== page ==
In late 2018, the frontman was picked to "add a little of [his] own theatrics" when he covered "The Greatest Show" from 2017's smash hit musical The Greatest Showman for The Greatest Showman Reimagined, an album of covers featuring artists such as Kelly Clarkson and P!nk.
And ahead of Rami Malek's turn as the icon Freddie Mercury in Bohemian Rhapsody, Urie delivered one of the most talked about moments at the 2018 American Music Awards when he delivered a stunning rendition of "Bohemian Rhapsody," nailing the tribute to Queen. Panic! would also win Favorite Alternative Rock Artist that same night.
Earlier this month, he also took part in Lil Dicky's music video for his song "Earth," which also featured Leonardo DiCaprio, Justin Bieber, Ariana Grande, Shawn Mendes, Miley Cyrus and Katy Perry, among many others.
More importantly, he's also become a social activist, launching the Highest Hopes Foundation in June 2018, which was "created to support the efforts of non-profit organizations that lead, develop, and advocate support for human rights. This is dedicated to all people + communities who are subject to discrimination or abuse on the basis of gender, race, religion, sexual orientation + gender identity."
Soon after announcing the foundation, Urie pledged $1 million to GLSEN (the Gay, Lesbian and Straight Education Network) to help create GSA (Gender & Sexuality/Gay-Straight Alliance) clubs in high schools.
"For years my fans have inspired me with their determination and creativity as they have created a safe and inclusive community," he said in a statement. "I felt the time had come for me to join them boldly, to bring that energy and power to bear on the huge challenges facing our whole society."
One month later, Urie made headlines when he revealed he was pansexual, though he had talked about his interest in men in past interview.
"I'm married to a woman and I'm very much in love with her but I'm not opposed to a man because to me, I like a person," he explained to Paper magazine. "Yeah I guess you could qualify me as pansexual because I really don't care. If a person is great, then a person is great. I just like good people, if your heart's in the right place. I'm definitely attracted to men. It's just people that I am attracted to."
In May, he's set to receive the Inspiration Award at at the 2019 GLSEN Respect Awards for his "ongoing commitment to LGBTQ youth" and commitment "to create more inclusive schools."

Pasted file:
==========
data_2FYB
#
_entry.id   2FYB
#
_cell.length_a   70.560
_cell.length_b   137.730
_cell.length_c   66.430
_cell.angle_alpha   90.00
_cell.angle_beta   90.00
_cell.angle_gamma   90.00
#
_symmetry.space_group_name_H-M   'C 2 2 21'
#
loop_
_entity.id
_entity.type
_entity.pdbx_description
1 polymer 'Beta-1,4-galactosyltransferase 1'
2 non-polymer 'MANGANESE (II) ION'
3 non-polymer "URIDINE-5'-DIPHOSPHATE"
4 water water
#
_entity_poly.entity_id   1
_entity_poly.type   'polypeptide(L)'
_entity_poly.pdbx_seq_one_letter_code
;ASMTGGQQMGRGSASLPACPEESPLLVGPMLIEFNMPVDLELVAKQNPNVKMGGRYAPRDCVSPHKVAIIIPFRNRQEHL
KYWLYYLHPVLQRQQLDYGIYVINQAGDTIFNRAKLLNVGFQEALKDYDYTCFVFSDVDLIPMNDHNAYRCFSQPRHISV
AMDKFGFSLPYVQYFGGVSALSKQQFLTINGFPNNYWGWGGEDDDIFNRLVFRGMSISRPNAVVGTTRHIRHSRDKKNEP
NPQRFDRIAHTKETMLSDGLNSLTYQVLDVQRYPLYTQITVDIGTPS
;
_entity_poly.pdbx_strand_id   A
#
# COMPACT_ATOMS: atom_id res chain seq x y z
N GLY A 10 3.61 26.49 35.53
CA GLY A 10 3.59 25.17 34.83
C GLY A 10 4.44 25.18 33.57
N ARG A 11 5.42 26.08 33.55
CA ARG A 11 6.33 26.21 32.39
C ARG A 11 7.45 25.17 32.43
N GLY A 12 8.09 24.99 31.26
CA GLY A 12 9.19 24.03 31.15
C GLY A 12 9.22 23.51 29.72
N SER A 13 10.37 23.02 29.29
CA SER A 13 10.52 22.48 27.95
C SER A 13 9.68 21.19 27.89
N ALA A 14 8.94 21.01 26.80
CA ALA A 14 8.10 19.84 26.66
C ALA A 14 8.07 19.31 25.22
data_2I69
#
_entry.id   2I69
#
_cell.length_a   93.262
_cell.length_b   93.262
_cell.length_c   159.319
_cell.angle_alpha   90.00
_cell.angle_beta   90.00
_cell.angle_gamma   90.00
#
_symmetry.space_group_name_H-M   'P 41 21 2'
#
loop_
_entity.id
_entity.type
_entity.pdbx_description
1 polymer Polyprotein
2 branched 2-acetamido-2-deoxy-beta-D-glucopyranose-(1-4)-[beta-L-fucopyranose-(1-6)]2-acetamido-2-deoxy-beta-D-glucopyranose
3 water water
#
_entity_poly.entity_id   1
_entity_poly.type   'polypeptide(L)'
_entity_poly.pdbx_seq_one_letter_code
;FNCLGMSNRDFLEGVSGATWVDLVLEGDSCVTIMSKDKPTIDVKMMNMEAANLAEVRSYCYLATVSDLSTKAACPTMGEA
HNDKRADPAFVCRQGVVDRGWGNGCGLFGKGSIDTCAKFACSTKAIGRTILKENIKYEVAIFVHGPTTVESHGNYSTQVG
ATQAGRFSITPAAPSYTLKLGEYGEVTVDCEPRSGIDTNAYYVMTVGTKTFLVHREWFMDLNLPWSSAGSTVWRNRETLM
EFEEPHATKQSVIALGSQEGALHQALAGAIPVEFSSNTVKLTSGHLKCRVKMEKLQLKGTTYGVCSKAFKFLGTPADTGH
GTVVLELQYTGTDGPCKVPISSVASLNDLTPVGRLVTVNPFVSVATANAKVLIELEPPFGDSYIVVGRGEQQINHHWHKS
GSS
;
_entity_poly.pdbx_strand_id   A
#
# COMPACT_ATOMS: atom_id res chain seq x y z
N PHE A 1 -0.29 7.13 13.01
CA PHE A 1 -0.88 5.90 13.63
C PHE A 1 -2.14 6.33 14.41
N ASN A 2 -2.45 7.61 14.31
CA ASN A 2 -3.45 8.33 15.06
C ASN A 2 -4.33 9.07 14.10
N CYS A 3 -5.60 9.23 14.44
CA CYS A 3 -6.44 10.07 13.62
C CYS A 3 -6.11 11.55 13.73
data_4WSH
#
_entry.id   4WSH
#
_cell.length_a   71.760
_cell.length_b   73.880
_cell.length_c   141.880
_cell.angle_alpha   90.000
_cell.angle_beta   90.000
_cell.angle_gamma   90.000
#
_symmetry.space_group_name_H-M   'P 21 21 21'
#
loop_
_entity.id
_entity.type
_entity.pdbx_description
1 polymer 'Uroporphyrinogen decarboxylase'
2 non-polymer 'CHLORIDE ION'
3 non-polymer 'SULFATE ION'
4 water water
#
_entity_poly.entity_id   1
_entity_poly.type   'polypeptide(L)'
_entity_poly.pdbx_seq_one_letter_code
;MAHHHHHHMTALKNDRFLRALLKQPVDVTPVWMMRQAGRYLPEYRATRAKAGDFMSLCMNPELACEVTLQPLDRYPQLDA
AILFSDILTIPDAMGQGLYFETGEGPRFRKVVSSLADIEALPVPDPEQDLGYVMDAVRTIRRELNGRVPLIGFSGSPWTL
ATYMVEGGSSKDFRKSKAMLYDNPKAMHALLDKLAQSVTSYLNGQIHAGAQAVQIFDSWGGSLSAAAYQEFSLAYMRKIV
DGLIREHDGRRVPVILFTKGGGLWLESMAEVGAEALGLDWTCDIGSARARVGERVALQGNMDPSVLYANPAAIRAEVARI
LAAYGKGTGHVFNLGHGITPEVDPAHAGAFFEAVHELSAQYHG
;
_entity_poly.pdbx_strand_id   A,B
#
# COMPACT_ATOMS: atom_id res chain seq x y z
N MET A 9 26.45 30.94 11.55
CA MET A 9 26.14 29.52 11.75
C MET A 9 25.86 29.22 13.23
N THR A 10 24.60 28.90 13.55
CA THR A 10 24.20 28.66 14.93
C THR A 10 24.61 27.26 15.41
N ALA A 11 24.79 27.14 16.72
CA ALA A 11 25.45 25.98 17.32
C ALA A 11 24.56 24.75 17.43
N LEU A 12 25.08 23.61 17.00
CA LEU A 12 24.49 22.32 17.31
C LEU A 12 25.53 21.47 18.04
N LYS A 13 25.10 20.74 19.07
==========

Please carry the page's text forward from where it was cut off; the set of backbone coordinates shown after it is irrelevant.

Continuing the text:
"With the creation of the Highest Hopes Foundation and his incredible pledge to GLSEN, Brendon is extending that power out into the world and putting it into action," GLSEN Executive Director Eliza Byard said in a statement. "By partnering with GLSEN to set the stage for GSA formation and student action in all 50 states, Brendon is galvanizing a new wave of youth advocacy at just the moment that the world needs it most. We cannot thank him enough."
In addition to becoming an advocate for LGBTQ youth, Urie has also shared his battle with anxiety with his fans, telling Kerrang he sometimes experiences anxiety even when he's in a crowded elevator.
"You would never tell on the surface but inside it's so painful I can't even describe," he said. "I start thinking of ways to take myself out! I can go to festivals and open spaces, but if I'm in a crammed room with a bunch of people, oh my god…"
He also revealed he is on medication for "ADHD, anti-anxiety, and depression" in his interview with Paper magazine, explaining he started taking it again at 19 years old as he was struggling with his newfound fame (he chose to stop taking it during his last two years of high school).
"The fame started getting to me. I kind of needed to numb myself a little bit. I want to medicate enough so that I can get through these interviews and meet these people," he said. "The first year was terrible. In terms of my interviews, I was either numb to the point where I didn't care or I was bitter." (Example: that Alexa Chung interview, which he looks back on with serious regret, adding, "That's one that will haunt me for the rest of my life.")
Now, at 32, Urie is set to hit his highest level of fame yet as Swift's partner-in-pastel-colors, with "ME!" on track to break all kinds of records and tapped to open the 2019 Billboard Music Awards on May 1. Plus, "stick around to catch the performance of Hey Look Ma, I Made It during the show," Panic! tweeted.
"Wait. This really happened?! Like for real?!?! Well I can't begin to describe how incredible it has been to work on this song and video," Urie wrote on Instagram after the music video premiered. "So I will simply say: Thank you @taylorswift for allowing me to be a part of your beautiful story. So much f--kin love and respect. #ME!"
During an Instagram Live with Swift, Urie said, "Being a big, big fan of Taylor that it's immense for me to be a part of this thing."
Swift revealed that when she started writing the song with Little she soon realized it was a duet. She decided to call Urie.
"The first time you called me and showed me that song, from that moment I couldn't get it out of my head," Urie said. "And it was freaking me out in the best way."
As for how the collaboration came to be? It seems like it might've actually been in the works longer than anyone expected.
"Taylor Swift is just a beast in the music world and I mean that in the best way possible, as the biggest compliment," Urie told Amazon Music back in June 2018. "She has this way of controlling a crowd and making it look so easy. I feel like I'm working so hard on stage, she looks like she's at five percent but somehow giving her all. She's undeniably one of the best performers and one of the greatest artists of our day."
And Swift's longtime BFF Abigail Anderson Lucier may have also offered a major clue, when she used an iconic Panic! song lyric in an Instagram post about Swift in February: "Well this calls for a toast, so pour the champagne."
Now, after the release of "ME!," it looks like there will be a lot more champagne toasts in Urie's future.